Written by New Voices Are Rising Program Associate Jada Delaney
Jada (left), Jaden (middle), and Common Vision volunteer (right) plant trees in West Oakland.
After months of setbacks in response to the COVID-19 pandemic, New Voices completed our West Oakland demonstration tree planting event in late January. With help from Rose Foundation’s Grassroots Fund grantee Common Vision and former grantee Growing Together, we recruited a team of 14 volunteers to plant ten oak, pistaches, and ironwood trees at our first planting site on 17th & Willow Streets. The socially distant, COVID-19 safe event was a complete success! And we want to give a big shout out to the East Bay Chapter of the California Native Plant Society for providing financial support for the tree planting.
Common Vision’s chief puppet interviewed youth at our tree planting
to find out why they care about planting more trees in their community.
Watch this video to find out what they said:
Common Vision’s resident reporter and helper Jamari (left) interviews Jada (right)
and several other youth volunteers at the tree planting.
Planting trees is one way New Voices brings youth into our work for environmental equity, which involves introducing and educating Oakland students about the environmental justice issues we face in our communities. Our students understand why the trees they planted are important. Here’s how youth volunteer planter Jaden puts it, “Trees are important because they provide oxygen, and they can remove harmful gasses from the air. Trees improve our air quality.”
This map of Oakland demonstrates a lack of tree equity. Orange represents a low tree equity score and green represents a high tree equity score. These scores indicate how well each municipality is bringing benefits of the urban tree canopy to communities of color, low-income residents, and other community members who are susceptible to extreme heat.
Map credit: American Forests
As with most plans in the last year, the pandemic shaped how we developed the tree planting event. With each new public health mandate, the planting date was pushed until we were comfortable creating a set of detailed protocols to ensure social distancing and health precautions for the well-being of all participants.
Jada takes Rose Founders Jill Ratner’s and Tim Little’s
temperatures before they start planting trees.
January’s demonstration planting was only the first step of a larger West Oakland Tree Mapping plan that I have been working on over the last year. This plan identifies strategic locations to plant over 100 trees around West Oakland to create a buffer, which will utilize trees and vegetation to reduce heat, absorb pollutants like particulate matter, and filter the air. This project grows out of a community driven plan which New Voices students have helped develop to improve West Oakland’s air quality and put forth the resources needed to address air inequities. (To learn more about New Voices‘ work with West Oakland’s AB617 planning, click here). With the help of community partners, we have chosen the areas to plant our tree buffers shown in the map below:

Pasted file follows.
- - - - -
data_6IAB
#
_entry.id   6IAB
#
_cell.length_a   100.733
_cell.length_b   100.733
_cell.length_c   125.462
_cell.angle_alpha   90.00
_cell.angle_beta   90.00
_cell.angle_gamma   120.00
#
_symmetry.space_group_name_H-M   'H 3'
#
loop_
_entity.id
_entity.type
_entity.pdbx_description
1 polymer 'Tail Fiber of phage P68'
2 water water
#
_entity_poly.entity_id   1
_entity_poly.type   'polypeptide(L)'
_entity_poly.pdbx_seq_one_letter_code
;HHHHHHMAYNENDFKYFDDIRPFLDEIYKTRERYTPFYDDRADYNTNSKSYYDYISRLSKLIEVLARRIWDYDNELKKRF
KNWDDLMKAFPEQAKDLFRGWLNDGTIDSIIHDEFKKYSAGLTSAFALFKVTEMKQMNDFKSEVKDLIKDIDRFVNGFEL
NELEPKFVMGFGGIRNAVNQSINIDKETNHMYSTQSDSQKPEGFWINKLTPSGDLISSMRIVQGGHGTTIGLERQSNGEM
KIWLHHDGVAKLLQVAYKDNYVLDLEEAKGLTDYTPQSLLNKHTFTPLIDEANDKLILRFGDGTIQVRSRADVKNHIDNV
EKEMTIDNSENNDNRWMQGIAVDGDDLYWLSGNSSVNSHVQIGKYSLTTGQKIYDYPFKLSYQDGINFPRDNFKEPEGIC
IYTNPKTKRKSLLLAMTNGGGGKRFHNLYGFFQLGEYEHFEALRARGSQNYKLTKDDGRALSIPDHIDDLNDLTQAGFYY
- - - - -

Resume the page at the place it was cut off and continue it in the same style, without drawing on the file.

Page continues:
The process of going from preliminary notes and proposals to physical planting has been hard, but rewarding. The first step was to garner community support and buy-in. So, our students presented our proposal to the public for feedback at multiple community meetings. And with help from our friends at the Oakland Education Association’s Environmental Justice Caucus, we were able to involve even more Oakland Unified School District students. People have been very excited to see this project through, and it comes as the City of Oakland is in the process of developing a citywide urban forestry plan to address the dire need for more trees throughout Oakland. So, our students’ work is influencing City policy and the resilience of Oakland for years to come!
Our tree planting kick-off in January was only the beginning. I am excited to take our learnings from the event to help us with our future plantings, so we can bring more than 100 trees to the West Oakland neighborhood.
If you want to get involved in the next planting, please email me at firstname.lastname@example.org.